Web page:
- Mike Moser, Senior, Oregon – Once an All-American candidate at UNLV, last year his game disappeared amid injuries and chemistry problems. Back home, Moser will now have a chance to finish his trail-blazing college career on a high note, since he’ll be counted on to be a major presence in a thin Ducks’ frontcourt. Expect big rebounding numbers and a solid scoring presence.
- Justin Cobbs, Senior, California – Senior point guard — are there three sweeter words to a head coach? Cobbs figures to be on the court a lot this year, and with an ability to score all over the place while still creating opportunities for his talented teammates, expect him to be right near the top of the conference’s assist standings.
- Roberto Nelson, Senior, Oregon State – After a pair of ho-hum years during his first two seasons in Corvallis, Nelson exploded last year, dropping 17.8 points per night and doing so in efficient fashion. With some of the Beavers’ best offensive weapons now missing, either permanently or temporarily, Nelson will be called on for even more in his final campaign.
- Joseph Young, Junior, Oregon – Both of Young’s first two seasons at Houston were very good, but last year was phenomenal. Shooting better than 87 percent from the free throw line, coupled with 42 percent from deep and very few turnovers, Young was one of the most efficient offensive players in the country.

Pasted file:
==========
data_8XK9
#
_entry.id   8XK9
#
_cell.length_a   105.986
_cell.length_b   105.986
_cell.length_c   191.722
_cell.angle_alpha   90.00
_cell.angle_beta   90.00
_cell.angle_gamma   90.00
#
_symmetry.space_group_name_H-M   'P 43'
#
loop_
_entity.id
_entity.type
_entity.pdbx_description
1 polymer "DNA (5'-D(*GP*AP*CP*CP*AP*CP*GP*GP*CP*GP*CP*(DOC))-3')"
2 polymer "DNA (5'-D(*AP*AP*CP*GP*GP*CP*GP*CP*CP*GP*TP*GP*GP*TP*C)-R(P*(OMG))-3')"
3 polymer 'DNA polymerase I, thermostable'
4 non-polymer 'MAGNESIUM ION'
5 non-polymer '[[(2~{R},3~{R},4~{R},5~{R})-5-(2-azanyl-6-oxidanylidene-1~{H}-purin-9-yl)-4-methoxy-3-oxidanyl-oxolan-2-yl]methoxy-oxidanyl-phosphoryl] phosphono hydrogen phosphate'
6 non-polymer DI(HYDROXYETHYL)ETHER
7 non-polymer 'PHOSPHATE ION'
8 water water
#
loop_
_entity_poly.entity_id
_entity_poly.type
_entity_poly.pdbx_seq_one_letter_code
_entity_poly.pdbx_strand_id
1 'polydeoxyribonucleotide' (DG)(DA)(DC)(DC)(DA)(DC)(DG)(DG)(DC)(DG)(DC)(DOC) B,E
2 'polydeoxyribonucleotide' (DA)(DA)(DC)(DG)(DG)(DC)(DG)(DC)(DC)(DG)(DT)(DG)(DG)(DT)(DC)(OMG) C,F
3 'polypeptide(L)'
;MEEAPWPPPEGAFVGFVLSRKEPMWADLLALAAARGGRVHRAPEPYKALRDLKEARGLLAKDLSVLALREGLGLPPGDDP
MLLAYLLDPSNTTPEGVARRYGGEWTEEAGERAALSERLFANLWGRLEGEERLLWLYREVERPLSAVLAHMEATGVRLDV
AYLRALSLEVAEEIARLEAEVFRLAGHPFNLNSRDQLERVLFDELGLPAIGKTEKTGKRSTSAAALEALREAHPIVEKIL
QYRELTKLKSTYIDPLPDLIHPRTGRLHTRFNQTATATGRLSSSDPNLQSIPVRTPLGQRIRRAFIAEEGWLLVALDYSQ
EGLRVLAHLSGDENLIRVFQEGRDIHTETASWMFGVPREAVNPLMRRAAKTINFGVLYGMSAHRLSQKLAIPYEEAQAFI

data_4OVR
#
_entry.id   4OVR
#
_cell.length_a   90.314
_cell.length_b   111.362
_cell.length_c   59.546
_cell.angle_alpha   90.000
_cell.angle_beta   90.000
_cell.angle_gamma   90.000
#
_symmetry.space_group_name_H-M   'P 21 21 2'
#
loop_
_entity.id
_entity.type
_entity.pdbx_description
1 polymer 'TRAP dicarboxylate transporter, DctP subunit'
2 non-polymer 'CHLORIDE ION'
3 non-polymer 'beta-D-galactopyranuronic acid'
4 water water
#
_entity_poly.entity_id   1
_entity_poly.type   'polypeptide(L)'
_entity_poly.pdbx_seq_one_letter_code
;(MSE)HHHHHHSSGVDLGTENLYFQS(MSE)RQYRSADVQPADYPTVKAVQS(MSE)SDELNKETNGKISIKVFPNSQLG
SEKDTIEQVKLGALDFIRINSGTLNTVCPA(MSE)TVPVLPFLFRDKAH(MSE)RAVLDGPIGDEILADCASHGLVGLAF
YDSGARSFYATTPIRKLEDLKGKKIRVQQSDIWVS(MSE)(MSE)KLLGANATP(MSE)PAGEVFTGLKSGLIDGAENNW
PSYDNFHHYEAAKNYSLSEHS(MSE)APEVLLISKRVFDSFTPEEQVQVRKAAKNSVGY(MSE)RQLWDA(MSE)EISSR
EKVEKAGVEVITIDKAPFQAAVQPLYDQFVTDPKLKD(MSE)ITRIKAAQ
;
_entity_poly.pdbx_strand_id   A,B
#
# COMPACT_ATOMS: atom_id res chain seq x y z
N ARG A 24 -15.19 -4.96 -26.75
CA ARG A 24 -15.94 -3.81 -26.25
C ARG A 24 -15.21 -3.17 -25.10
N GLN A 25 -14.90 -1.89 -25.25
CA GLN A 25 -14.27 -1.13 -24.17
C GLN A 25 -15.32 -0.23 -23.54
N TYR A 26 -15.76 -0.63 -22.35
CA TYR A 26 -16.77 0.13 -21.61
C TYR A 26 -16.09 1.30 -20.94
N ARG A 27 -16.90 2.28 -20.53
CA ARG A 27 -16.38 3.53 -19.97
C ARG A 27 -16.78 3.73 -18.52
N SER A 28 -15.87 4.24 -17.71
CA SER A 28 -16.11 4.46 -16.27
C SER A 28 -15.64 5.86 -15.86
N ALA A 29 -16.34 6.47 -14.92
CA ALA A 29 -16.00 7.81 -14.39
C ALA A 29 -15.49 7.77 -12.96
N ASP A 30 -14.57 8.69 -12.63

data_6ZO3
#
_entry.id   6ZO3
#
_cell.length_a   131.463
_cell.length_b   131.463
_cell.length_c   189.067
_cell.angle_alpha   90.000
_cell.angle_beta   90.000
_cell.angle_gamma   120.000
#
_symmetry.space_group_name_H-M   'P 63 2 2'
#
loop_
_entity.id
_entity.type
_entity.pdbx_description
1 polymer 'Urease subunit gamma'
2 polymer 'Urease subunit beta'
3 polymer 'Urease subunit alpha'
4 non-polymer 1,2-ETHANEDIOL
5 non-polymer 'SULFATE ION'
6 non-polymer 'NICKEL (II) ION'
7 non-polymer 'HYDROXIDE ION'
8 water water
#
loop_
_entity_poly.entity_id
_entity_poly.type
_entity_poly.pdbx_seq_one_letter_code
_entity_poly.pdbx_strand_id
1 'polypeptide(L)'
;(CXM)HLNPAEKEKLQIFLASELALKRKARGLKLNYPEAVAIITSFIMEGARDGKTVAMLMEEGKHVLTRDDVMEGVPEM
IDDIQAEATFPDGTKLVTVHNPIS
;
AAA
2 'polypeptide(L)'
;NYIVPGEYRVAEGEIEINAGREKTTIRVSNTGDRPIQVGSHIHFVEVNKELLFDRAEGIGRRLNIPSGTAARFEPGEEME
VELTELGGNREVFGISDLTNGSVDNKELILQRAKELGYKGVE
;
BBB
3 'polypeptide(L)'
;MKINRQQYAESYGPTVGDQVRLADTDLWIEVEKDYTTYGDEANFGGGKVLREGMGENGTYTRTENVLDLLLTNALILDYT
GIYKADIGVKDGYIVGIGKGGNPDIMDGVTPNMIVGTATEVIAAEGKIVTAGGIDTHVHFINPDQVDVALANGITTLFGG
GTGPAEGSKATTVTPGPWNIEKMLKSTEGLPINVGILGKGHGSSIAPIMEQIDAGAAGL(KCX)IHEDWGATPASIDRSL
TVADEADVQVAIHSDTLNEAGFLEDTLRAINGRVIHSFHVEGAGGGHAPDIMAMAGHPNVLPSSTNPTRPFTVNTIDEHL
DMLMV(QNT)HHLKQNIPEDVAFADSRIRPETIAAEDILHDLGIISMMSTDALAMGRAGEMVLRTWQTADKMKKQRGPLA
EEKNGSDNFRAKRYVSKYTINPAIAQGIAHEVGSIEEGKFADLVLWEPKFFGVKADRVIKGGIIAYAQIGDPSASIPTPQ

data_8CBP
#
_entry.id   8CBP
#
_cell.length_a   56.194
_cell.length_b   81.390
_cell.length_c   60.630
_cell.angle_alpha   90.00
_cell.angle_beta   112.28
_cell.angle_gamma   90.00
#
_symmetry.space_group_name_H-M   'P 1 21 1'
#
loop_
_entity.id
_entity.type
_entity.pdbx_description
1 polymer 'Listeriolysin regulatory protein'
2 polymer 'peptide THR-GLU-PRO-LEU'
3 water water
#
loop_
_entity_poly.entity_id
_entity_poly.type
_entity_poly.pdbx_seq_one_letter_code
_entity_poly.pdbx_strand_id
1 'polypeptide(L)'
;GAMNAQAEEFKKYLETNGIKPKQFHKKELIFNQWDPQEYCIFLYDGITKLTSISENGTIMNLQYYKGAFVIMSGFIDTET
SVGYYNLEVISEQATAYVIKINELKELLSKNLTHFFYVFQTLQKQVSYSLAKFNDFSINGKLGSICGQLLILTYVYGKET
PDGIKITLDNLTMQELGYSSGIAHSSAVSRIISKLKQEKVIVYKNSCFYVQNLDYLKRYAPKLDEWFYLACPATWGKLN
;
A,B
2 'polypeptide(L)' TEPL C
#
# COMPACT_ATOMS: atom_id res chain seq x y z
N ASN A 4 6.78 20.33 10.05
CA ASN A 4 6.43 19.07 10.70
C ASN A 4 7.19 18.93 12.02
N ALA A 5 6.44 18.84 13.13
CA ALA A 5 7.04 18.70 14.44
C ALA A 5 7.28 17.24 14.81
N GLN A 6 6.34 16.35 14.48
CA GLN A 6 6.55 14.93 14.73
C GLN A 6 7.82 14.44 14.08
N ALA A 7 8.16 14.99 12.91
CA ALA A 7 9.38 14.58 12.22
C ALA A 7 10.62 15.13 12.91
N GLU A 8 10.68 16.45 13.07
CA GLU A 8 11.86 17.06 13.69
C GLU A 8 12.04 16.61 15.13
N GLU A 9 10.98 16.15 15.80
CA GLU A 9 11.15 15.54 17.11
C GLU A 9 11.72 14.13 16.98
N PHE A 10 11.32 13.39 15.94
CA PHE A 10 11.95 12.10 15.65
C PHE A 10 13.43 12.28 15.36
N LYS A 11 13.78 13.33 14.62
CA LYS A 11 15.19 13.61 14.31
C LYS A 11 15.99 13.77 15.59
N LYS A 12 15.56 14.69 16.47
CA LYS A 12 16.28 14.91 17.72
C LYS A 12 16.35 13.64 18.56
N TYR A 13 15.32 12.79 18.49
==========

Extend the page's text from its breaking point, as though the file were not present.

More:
- Damyean Dotson, Sophomore, Oregon – Like most freshmen, Dotson may have hit a bit of a wall in the middle of his first season on campus. But down the stretch he was a revelation, scoring in double figures in all six postseason (Pac-12 and NCAA Tourneys) games in which he played. While it would be nice to see him drop a dime every now and then, his credentials as a pure scorer can’t be argued.
- Nick Johnson, Junior, Arizona – He’s gone through a couple stretches early in his career where his jumper failed him. But unlike his freshman year, last year when that jumper dipped for a couple weeks, he was still able to have a positive impact elsewhere on the floor. An elite athlete and terrific defender, Johnson will be called upon to score more this year.
- Josh Huestis, Senior, Stanford – On the very short list for the title of best individual defender in the Pac-12, Huestis can do more than grab nine boards and block two shots per game. Capable of creating his own offense around the rim on putbacks and dump-offs, he’s also expanded his range to become a very reliable mid-range shooter, with occasional forays beyond the arc.
- Jordan Loveridge, Sophomore, Utah – A big body with a sweet touch on a team without many other offensive options? Yeah, expect Loveridge to notch double-doubles on the regular while leading the Utes to their share of surprise wins.
Also receiving votes: Eric Moreland, Senior, Oregon State; Jabari Bird, Freshman, California; Josh Scott, Sophomore, Colorado; Askia Booker, Junior, Colorado